BRECONSHIRE ELECTION". The election of a member of parliament for th" county of Brecon, in room "ftl:e lite Sir Joseph Bailey, Bart., of Glanusk Park, took place in pursuance of proclamation, on Tuesday last, at the county hail, in the town oi Brecon. The only candidate '.v!, come forward on the occasion was Godfrey Charles .Morgan, Esq., of Ruperra Castle, eldest surviving son of Sir Charles Morgan, of Tredegar Park, and the knowledge of the fact that no opposition was offered from any quarter deprived the event of its usual excitement and bustle, and as it was also known that the member elect was prevented from attending by an attack of illness of a very serious character, the anticipated proceedings were still further divested of interest. The attendance was, therefore, very limited, and with the exception of a few of the neigh- bouring gentry, was principally composed of inhabitants of the town. The proceedings were commenced by tbe u^ual forms, such as reading the writ by the Under Sheriff, Henry Maybery, E.-q., and the administration of the bribery oath to the High Sheriff, Major-'Jencrai Wood, who pre- sided as returning officer on the occasion. The High Sheriff then informed the electors present that in obedience to her Majesty's writ, he had assembled them for the purpose of electing a representative, in the room of the late lamented Sir Joseph Bailey, He re- marked that their late ropres:nla'ive had raised himself from what might be considered a very humble situation in life to a position of very great distinction. This fact was as much to his honour as it was to the commendation of our free institutions. lie had raised himself hy aiding to develope that industry which was as much the off- spring, as the defence of the national wealth. As the representative of his native county, he had filled the proudest situation that an Englishman could aspire to- and which any man might be ambitious of not for his own pers nal aggrandisement, but for the power which it conferred of achieving for his fellow countrymen the greatest amount of good. Their other late representative had served them Very faithfully f)r the very long period of 40 years, (ioud and continued applause), and though now worn out with age and suffering, of which they would be sorry to hear, still, thank God, he yet lived. (Renewed cheers.) lie was certain that the electors he was addressing needed no words of his to stimu- late them to the free and enlightened exercise of a duty n which the interests of their county were so deeply concerned. It was not for him, holding the situation he now tillel, to enter i ;to political controversy, bat he would say that the present movement was pregnant with^ events for good or for evii, It"hidl would go far to deter- mine the fute of this great country. The result very much depended on the manner in which various parties in the legislate e would act with regard to the great questions of the day. (ilear, hear.) He would say no more, but state the course of proceedings, first caling upon any electors who nrght have candidates to propose, and if, as he expected, there would be an unopposed I return, it would still bo competent for any elector to put return, it would still be competent for any elector to put any questi n or make any explanation he might think necessary. (Applause.) John Parry de Winton, E'q., of Maesder.ven, then came forward and said that he rose with some pain on account of the cause of the absence of the gentleman whom he was about to praise, but with much pleasure on account of this gentlema 's claims to their favourable consideration. He had recency known from the best authority that he was a dutiful and affectionate son, and they all knew that lie had been a gallant soldier. The man who had exposed I;is life t<> imminent danger in the most daring charge ever performed by the cavalry of England, was not likely to neglect the honour or interests of England on the fl.,or of the Ilonse of commons. He should have said more had Mr. Morgan been present, with regard to some points in what lie would e dl his manly, eloquent, and liberal address, which contained everything that he could wish to see carried out. He could say that he was happy to propose a scion of the ancient house of Tredegar, after so long an adsence from the representation of this county. He had known the county for full 60 ye irs, and knew who had served them best. The family of Tredegar had made them a present of the town hall, they had built a very handsome ball- room at the Castle Hotel, for the benefit of the ladies, and had given a commodions race-course for the amusement of the gentlemen. (App!un?e and laughter.) They had given a site for the county gaol, and only a few days ago Sir Charles Morgan had offered a site on is ground for the handsome building intended for the school of Christ's College, for the education of the rising generation, but he (Mr. De Winton) was unfort':na'c!y one in a minority of governors opro.ed to its being built in what he considered the worst site in the neighbourhood. Whenever any imp ovement. in roads was proposed, in the times of the old turnpike trust the late Sir Charles Morgan never asked a question, but granted whatever was required without hesitation. :\11. Morgan, in his address, expressed an opinion that his politics were those of the county of Brecon, nnd he (Mr. De Winton) thought so too. He believed that they were not extreme in any opinion. They wanted neither a Tory nor a R tdi- cal, but wished to steer between extremes. Whenever the question of Reform was brought forward, he hop-'tl Mr, Morgan would vote for a bill that would be berr ficial to the country. Reform had often been brought forward previous to 1831, when William the Foutth put his name to a document by wliieh they had g t rid of rotten bo- roughs, and had divided the seats among populous consti- tuencies. This was a great boon, but what they wanted in the way of reform now he did not very well under- stand. They must k ep p.c? with the progress of ,0' ciety and with the increase of intelligence, but he be- lieved that universal suffrage meant universal destruc- tion. Wherever it had been adopt"d it had been followed by anarchy and ruin. The cruelty f the French Revo- lution was due to this, and it required the strong arm of the first Bonaparte to keep the nation from destruction. They remembered that when more recently a member of the House of Bourbon had been diiven from the throne, they were obliged in 1852 to place themselves under a Dictatorship to keep the country from sedition and ruin. Happily, we did not require such extreme measures, as we enjoyed the best constitution in the world, c existing of Queen, Lords, and Commons, which he hope: would be transmitted to latest posterity. He concluded 'y pro- posing Mr. Godfrey Charles Morgan. Juhn Lloyd, Esq., of Dinas, rose to second t' omi- nation. He said it was a truism that every L iiter ■who lived many years in the world naturally became more Conservative in character, and still more so iu pro- portion to the amount of success that he had been able to secure but it did not follow that he became one item less a Liberal in spirit. Hes,;okehisown feelings, and never would utter a sentiment which did not come from the bottom of his heart. If he had the same course to run over again, with similar objects to attain, he would show the same zeal and fervour in endeavouring to attain those objects as he had shown in an earlier period of his life. He had made those remarks in justice to himself and in justice to the situation he had then the honour to occupy. He now wished to explain the reasons which induced him to come to the conclusion that Mr. Morgan was the most eligible person to repre- sent this county. In the first place, he considered that Mr. Godfrey Morgan possessed a liberal spirit with refe- rence to public measures. Secondly, he believed that he possessed considerab!e ability-sufficient to create hopes that he would become a useful member of the most dis- tinguished body in the world in the third, and most important of all, he felt convinced that he was actuated by personal principles of integrity and honour that would induce him to carry out any professims or promises he made with the most scrupulous good faith. He had stated that Mr. Morgan was actu .ted by liberal senti- lnects with regard to public measures; he would admit that those terms were rather vague, and wou'd proceed to a more close definition of what he meant. He believed that if anv abuses were proved to exist to bis satisfac- tion, he would not only feel it his duty but a positive pleasure to remedy them. If it was soown that any extension of any privilege could safely be concedeu, l. woulJ be his pleasure to support it. There were some Liberals in the world who were n t Conservatives., and some Conservatives who were not Liberals. As an illustration of the first class, he, perhaps, could not do better than cite that member of Parliament now on a tour of agitation iu Scotland —Mr. Bright al. must admire his talents, which had rendered him about tue best speaker of the ape but he spoke sincerely when he gaid that in his opinion nature had given him every qualification, but had forgotten the organ of conservatism. In his impracticable search for perfection, he was willing to throw the whole of our pditical institutions into chaos, and to peril the very existence of that constitu- tion which was the envy and admiration of the world. In the spirit of perfect fair play he would give a speci- men of the Conservative who was not liberal—he would cane those members of parliament who, having opposed Cc'rolic fmancipation to the last, now continued to bring fCTlVdrd the question of the Maynooth grant. He was happy and proud to say-and here he spoke from positive knowledge-that v bile Mr. Morgan would not join Mr. Bright in Americanising our institutions, he would not j dn Mr. Spoon-:r in rescinding the Maynooth grant. (Applause.) The High Sheriff had alluded to the approaching measure of Reform he shou e < ecemng approaching measure of Reform he should be decking them if he did not express the opinion he ent .itained, tLa, let them establish whatRef.rm they pleased, ttey never eou'.d have a better House of Commons than t..e During the past session it had removed the usabilities of members of the Jewish persuasion, and had removed the property qualification, which prevented many from coming forward as candidates for the representation of the people; and he must say that the present House of Commons deserved well of the country. Mr. Lloyd then proceeded to explain what he considered would be a safe and moderate measure of ref>rm. The great "Re- form Dill of 1831 was formed on two principles, the dis- franchisement of small boroughs, and the extension of the franchise. He hoped that the next measure would be counted to the same principles. With regard to dis- franchisement, he referred to 32 boroughs with a popula- tion of less than 8,000 persons, each returning two nombera. The three of those nearest to this county were Leominster, Ludlow, and Evesham, and they, with a population of IJSS than 16,000 persons, returned as many members as the City of London and the great town of Liverpool. If those boroughs were allowed to retain one member each, they would still have 32 scats to confer on new constituencies. He found by the same returns that there were 19 counties ur portions of coun- 'e ties that possessed more than 220,000 inhabitants, and by giving 19 members to those districts, they would enlist a much greater number of persons in defence of our institutions. They might create a new metropolitan borough in Chelsea, and give additional members to such cities and towns Leeds, Manchester, Bristol, and Shef- field, or create new boroughs, such as Birkenhead, Lea- mington, and Clifton. Those 32 seats wonld probabiy be found sufficient to meet the wants of the present ge- neration, and as they had two Reform Bills in 40 years, they could leave other small boroughs as reserves for fu ure contingencies and the growth of future consti- tuencies. He now came to tile more important part- the extension of the franchise. He agreed with the proposal of Mr. Locke King, which appeared to him to be founded on a basis of equity, for he could not under- stand why a tnan living in the streets of this town should enjoy a privilege denied to a man occupying a similar position in point of oecupation at a distance of two or three miles in the country. On the same ground he would give votes for boroughs to forty shilling free- holders within towns, and make the franchise strictly equal in boroughs and counties. lie had thus bumblv expressed his own opinions, considering meetings of this kind fit and proper places for the discussion of such questions. Some Reformers thought the Ballot essential, but he must confess that for several reasons he should be sorry to see it adopted in this country. He thought it would tend to promote corruption it would proclaim to the wcrld that there were a great many Eng- lishmen tyrants, and a great many who were slaves for, without mincing the matter, he was a tyrant who would seek to compel a man to vote against his will, and he was a slave who would be intimidated to vote against his con- | science. Mr. L. referred to France as a proof that the ballot was not a preventive to despotism, and to the re- cent message of the American Preeident to show that it was proclaimed by the highest authority of the United States that it might co-exist with a degree of corruption that threatened the safety of the State. In this country he was himself a proof that every individual possessed not merely freedom of thought and speech, but of action aLa; let them therefore show by their conduct that th"y did not require the shelter of the ballot. Let the land- lord and tenant, employer and tradesmen, determine that they would neither intimidate, nor be intimidated. He had already stated the grounds which had induced him to give Mr. Morgan his earnest support. He did so because he represented his own sentiments. Himself the son of a sailor, he also felt a great interest in Mr. Morgan as the lineal descendant of a naval hero, almost equal to Nelson —the great Lord Rodney. Ho would not allow such a consideration to balance againsta political principle, but when they were agreed on other points, lie thought they should show respect foj the descendants of great men, who had distinguished themselves by services ren- dered to their county, either in the senate or the field. He assured the electors that lie was performing an honest I duty while gratifying his feelings in cordially seconding the nomination of Mr. Godfrey Charles Morgan. (Much applause.) Xo other candidate being proposeJ, the High Sheriff declared Mr. Godfrey Charles Morgan to be duly elected. Sir C. Morgan thanked the electors for the high honour they had conferred upon his son, who was unable to attend, as ho was sufferilJg from severe iilness, and his physician had certified that lie could not cornu to Brecon at present without endangering his life. At school, in his regiment, and at home, his son had been beloved and respected, and ha had given promise that he would per- form his legislative duties in a way that would be satis- factory to his constituents and honourable to himself. (Cheers.) As fir as he (Sir Charles) understood his son's politics, they agreed with the principles which had been so ably enullciated by his friend, Mr. Lloyd. I' A vote of thanks to the High Sheriff terminated the proceedings.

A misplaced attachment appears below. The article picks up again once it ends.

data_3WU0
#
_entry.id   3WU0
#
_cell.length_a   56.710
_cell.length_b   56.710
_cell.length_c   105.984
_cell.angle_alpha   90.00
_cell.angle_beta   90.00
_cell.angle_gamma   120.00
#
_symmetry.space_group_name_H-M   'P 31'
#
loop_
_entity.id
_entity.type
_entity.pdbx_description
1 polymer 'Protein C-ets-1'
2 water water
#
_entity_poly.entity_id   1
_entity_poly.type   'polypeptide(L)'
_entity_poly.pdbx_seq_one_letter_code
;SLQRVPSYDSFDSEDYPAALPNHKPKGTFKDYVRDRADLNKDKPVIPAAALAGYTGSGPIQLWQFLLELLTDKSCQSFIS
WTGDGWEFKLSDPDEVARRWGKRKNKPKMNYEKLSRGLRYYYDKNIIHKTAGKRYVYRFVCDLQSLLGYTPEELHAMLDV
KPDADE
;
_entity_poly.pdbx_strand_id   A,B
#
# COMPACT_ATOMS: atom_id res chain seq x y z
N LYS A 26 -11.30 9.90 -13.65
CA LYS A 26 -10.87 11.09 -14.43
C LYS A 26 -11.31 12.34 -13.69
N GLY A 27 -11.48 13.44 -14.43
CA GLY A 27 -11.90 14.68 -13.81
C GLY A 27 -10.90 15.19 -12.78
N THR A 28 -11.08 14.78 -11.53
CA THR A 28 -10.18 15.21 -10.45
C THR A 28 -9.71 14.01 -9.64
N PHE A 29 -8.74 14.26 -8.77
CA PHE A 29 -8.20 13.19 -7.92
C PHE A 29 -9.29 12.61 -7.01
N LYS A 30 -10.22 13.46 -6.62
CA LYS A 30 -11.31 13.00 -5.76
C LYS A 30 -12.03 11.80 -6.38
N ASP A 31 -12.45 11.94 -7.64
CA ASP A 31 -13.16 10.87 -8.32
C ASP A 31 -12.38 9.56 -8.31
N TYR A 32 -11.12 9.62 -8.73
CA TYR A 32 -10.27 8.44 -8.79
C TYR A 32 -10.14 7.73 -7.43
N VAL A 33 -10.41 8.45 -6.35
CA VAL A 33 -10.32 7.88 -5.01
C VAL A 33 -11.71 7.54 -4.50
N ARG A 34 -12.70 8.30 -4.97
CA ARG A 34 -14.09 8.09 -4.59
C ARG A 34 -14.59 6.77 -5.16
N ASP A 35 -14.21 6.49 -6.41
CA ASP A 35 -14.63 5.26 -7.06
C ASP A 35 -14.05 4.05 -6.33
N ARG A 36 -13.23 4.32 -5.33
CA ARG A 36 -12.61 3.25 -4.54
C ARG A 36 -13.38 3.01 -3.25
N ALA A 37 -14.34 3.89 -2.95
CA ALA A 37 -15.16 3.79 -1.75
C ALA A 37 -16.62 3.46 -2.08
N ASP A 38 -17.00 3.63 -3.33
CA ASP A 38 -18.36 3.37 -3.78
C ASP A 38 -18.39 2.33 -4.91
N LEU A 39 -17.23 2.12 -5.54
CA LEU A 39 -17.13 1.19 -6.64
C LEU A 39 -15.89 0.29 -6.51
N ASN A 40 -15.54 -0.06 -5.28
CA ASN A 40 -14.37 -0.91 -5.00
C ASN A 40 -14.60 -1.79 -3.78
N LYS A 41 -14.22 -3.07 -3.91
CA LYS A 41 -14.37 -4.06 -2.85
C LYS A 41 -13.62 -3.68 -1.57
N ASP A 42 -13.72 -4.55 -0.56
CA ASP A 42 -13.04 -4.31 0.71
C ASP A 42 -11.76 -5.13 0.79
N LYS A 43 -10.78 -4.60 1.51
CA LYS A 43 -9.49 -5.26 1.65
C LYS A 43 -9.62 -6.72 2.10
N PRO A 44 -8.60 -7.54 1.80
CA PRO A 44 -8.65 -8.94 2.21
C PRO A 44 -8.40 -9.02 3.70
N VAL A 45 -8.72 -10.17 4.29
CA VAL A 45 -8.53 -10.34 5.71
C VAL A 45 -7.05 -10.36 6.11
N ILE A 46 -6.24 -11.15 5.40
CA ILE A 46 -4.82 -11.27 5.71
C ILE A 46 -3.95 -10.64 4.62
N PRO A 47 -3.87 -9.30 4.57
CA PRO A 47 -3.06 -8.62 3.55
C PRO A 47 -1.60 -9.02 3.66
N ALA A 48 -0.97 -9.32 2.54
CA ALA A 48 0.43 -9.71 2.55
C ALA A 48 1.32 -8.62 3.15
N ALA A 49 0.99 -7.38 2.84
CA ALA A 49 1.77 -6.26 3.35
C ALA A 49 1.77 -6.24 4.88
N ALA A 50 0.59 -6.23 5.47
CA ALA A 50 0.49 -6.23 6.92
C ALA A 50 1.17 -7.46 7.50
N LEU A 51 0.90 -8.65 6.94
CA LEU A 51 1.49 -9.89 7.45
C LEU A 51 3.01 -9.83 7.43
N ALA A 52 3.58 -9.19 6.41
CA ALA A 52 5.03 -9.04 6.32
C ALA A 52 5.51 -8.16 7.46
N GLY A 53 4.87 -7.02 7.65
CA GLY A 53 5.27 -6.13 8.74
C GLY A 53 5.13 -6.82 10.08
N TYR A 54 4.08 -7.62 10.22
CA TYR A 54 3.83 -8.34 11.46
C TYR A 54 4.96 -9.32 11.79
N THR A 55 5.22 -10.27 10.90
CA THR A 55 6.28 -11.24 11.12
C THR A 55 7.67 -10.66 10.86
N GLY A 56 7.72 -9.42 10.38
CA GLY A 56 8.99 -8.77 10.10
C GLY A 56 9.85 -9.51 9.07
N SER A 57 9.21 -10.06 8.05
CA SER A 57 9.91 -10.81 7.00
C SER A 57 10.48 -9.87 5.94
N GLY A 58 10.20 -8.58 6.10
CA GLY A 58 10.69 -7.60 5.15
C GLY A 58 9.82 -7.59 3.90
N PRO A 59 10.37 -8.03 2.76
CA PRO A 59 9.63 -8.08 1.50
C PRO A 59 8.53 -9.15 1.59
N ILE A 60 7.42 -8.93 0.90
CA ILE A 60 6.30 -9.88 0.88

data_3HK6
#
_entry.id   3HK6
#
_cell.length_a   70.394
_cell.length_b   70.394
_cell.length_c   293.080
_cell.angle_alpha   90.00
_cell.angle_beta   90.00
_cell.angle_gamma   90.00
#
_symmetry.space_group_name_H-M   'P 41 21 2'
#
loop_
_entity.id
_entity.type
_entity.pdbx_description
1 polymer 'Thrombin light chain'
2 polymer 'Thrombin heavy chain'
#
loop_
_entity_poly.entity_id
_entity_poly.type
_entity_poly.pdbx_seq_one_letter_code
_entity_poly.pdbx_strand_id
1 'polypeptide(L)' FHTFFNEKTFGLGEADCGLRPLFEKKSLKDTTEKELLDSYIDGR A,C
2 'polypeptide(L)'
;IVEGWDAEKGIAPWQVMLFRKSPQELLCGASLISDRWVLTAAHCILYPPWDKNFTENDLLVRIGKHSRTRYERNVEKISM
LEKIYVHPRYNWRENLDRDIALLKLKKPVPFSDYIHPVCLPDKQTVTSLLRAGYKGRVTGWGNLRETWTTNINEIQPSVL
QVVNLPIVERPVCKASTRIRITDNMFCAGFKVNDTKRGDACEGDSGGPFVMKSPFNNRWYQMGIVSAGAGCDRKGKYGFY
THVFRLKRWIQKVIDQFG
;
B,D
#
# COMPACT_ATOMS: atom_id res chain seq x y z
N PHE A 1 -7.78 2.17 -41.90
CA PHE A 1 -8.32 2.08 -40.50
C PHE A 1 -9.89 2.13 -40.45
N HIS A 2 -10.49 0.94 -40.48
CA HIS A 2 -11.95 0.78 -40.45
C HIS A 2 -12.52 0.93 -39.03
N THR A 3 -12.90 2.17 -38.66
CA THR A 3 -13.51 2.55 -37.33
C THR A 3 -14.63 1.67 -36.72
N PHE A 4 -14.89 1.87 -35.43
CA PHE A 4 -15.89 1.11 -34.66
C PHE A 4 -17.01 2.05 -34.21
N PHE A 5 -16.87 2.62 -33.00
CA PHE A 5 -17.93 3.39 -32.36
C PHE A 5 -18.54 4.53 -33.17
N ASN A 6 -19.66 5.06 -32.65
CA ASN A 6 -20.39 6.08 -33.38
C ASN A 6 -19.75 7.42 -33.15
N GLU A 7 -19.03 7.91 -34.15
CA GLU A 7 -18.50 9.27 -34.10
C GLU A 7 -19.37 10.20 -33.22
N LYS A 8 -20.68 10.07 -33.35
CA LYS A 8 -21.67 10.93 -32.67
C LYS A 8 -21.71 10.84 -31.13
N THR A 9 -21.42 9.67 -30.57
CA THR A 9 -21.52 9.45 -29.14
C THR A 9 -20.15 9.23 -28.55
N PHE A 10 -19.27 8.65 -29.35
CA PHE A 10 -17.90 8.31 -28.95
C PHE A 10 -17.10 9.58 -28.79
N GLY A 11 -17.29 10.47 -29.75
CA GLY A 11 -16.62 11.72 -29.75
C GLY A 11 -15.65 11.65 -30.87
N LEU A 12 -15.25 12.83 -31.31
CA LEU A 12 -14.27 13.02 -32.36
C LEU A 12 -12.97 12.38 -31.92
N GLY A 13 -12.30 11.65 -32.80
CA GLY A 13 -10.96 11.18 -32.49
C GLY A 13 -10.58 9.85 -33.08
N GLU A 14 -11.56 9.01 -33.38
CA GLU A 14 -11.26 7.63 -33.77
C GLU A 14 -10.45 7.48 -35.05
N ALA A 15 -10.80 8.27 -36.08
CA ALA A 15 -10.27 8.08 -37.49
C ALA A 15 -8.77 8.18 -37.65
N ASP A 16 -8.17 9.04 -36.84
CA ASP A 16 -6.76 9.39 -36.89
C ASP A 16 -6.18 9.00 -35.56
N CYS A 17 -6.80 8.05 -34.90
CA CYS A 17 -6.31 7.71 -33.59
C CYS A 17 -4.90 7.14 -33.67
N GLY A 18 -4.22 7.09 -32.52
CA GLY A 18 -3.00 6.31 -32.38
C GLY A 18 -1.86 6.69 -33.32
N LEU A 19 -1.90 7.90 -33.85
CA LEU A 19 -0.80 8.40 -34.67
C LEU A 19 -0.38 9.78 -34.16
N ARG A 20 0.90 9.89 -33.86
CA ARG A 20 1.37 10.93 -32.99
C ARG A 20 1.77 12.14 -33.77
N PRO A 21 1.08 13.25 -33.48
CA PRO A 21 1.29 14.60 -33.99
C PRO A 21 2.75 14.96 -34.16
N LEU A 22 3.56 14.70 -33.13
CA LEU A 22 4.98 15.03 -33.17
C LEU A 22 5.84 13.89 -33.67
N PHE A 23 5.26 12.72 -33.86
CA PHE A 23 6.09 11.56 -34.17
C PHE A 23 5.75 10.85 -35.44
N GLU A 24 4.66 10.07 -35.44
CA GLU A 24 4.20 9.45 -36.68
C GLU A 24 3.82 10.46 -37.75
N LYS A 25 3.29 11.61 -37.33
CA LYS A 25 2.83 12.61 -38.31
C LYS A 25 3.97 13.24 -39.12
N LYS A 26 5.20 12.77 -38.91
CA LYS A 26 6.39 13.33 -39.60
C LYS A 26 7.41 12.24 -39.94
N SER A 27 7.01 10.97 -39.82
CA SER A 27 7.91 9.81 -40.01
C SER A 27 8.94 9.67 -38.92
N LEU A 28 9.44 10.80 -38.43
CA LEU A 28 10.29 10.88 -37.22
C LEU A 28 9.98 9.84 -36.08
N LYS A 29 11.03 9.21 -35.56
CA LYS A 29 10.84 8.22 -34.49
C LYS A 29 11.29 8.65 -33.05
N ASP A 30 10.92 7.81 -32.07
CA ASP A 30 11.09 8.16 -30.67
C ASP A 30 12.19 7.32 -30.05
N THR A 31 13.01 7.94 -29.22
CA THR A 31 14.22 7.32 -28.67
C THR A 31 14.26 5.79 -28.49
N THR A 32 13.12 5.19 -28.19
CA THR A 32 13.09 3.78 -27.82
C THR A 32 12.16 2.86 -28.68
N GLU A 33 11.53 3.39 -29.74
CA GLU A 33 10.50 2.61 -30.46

♦ — CONSUMPTION OF FLESH MEAT IN FRANCE.—It ap- pears fro/n an account recently published that the con- sumption of meat in France, which in 1812 only averaged seventeen kilogs. for each individual per annum, is now fifty-four kilogs. In comparison to the number of inhabitants, tbe consumption is greater in the towns than in the country parts. Paris consumes ten ¡¡IIIlgs. each person more than any o her place. Next in quantity comes the north of France, where the average is sixty-four kilogs. each; the two provinces of Poitou a .d the Limousin are those which onsume the least, the quantity being only forty-one kilogs. It is singular that ill the departments where the most meat is pruduced, the consumption is the least. DISTKESSING SUICIDE.—The festivities of Christmas at Kettering were some vhat saddened by the following distressing event:—A yuung man named Frank Baxter, son of a respectable tradesman, was, although only 18 years of age, affi inced to a girl two years (lis junior, named Sarah Mom's, the daughter of a neighbour. Pieparations had been made for the marriage on Christ- mas morning. At the hour appointed for the ceremony the clergyman was in attendance, and the couple not making their appearance, he sent the sexton to ascertain the cause, who returned in a short time with the melan- choly tilings that the intended bridegroom had put an end to his life by shooting himself through the h. ad. His bcdy was found on the bed intended for the nuptial couch, a ghastly spectacle, his brains having been !itu)aHy blown out and scattered over the bed, which was sat ur..ted with blood. Apocketpistutlayciosotohia left hand, an open Prayer-bo )k was on his pillow, and tiie portrait of ids betrothed on the chair by the bedside. Out c evening before he was quite cheirful. It ap- pe ired, however, that he afterwards went to his pirezite I house, and "n alte rcation took place between him and his father, the latter being opposed to the mitch, principally on ut count of the extreme youth of the parties. It is thoug.it that this led to the rash act. Deceased was a steady and well-conducted youth As may be supposed, his intended bride is overwhelmed with grief. "There seems to be little doubt," it is remarked, in the city article of Tuesday's Times, "that the introduc- tion of a Russian loan on the London Stock Exchange is contemplated in the course of the coming year. The impression is that it will be for a considerable amount— probai ly £ 3,000,000. The expectation of an Austrian loan also gains strength, and in that case, too, the total is likely to be large. Possibly there may be some rivalry between Austria, and Russia to see which can obtain the first hold upon the market." THE LEVIATHAN.—Messrs. Martin, the bank rs of Mr. Scott iiussell, in whose yard the Leviathan or Great Eastern was built, and remained so much longer than was convenient, have brought an action against the owners of the gi eat ship, to recover compensation for the extra use of the premises, which the bankers now, it seems, hold by virtue of a mortgage made to them by Mr. Russell. Messrs. Martin claimed rent at the rate of £10,000 a year, but ultimately the Judge, Mr. Justice Willes, was requested to say what he thought a fair sum, and he named for six months of extra occu- pation £ 2,500. Two sergeants of a regiment of dragoons in garrison at Dijon, fought on Saturday morning a duel with swords after a few passes, one of them, named Galbois, received the point of his adversary's sword in the breast; he fell into the arms of one of his seconds, ex- claiming, "It is nothing;" but he died on reaching the hospital, to which he was at once carried. The duel took place with the permission of the officer commanding the squadron to which the men belonged, but the cause of it is not stated. The deceased was the son of a gene. ral, and twenty-seven years of age. BURNING OF THE PACKET SHIP "ISAAC WIUGHT," AT LIVERPOOL.—On Thursday morning, about two o'clock. some of the officers, who were walking on the landing stage at Liverpool, observed several blue lights and rockets ascending from a. vessel in the river, and judging this to be a signal for assistance, they manned a boat and pushed off to a steam-tug then lying opposite the stage, with her steam up, and asked the captain to run down to the ship. On getting alongside, the captain of the tug found that the vessel was the Isaac Wright, Captain Marshall, of 1,500 tons, belonging to Messrs Baring Brothers' line, and that she was on fire—the smoke issuing in dense volumes from various parts cf the deck, hatchways, &c. One or two tugs shortly afterwards arrived and took all the Isaac Wright's passengers—upwards of 200--who were going to New York in the unfortunate ship Mr. Ilodson, the harbour mister on hearing of the occurrence,gave directions that the engines from Ilatton-garden; and other fire-police- stations, sh mid be brought to the landing stage, shipped on board the steam-tugs, and conveyed alongside the blazing ship, which was then burning very rapi >, the flames could be seen very distinctly ioni e own. This was done, and on the arrival of the tugs, wi le engines, they commenced to play upon the sup, v\i i but little effect, as the fire seemed to increase every moment, instead of being subdued. In order to take her out of the line of traffic across the river, some tug-buats got round her, and towed her up the river as far as New Ferry, where it was decided that an attempt should be made to scuttle her. In the meantime the passengers, who, for the most part, were in their night-clothes, were conveyed to the large shed on the great landing stage. The boxes and luggage of these poor people, being in the fore part of the vessel, where the fire is supposed to have originated, ere all destroyed, and they are left destitute of everything but what they stood in. After the burning ship was brought as close to the shore as the state of the tide would permit, an application was made to Cap- tain Mens, of H. M.S. Hastings, for the purpose of having the ship fired into, as the more speedy and effectual means of scuttling her. This was done and the vessel was soon sunk, but in such a position that at low water she will be high and dry. Accommodation will be pro- vided for the destitute passengers until such time as uwhec vessel can be got ready for them.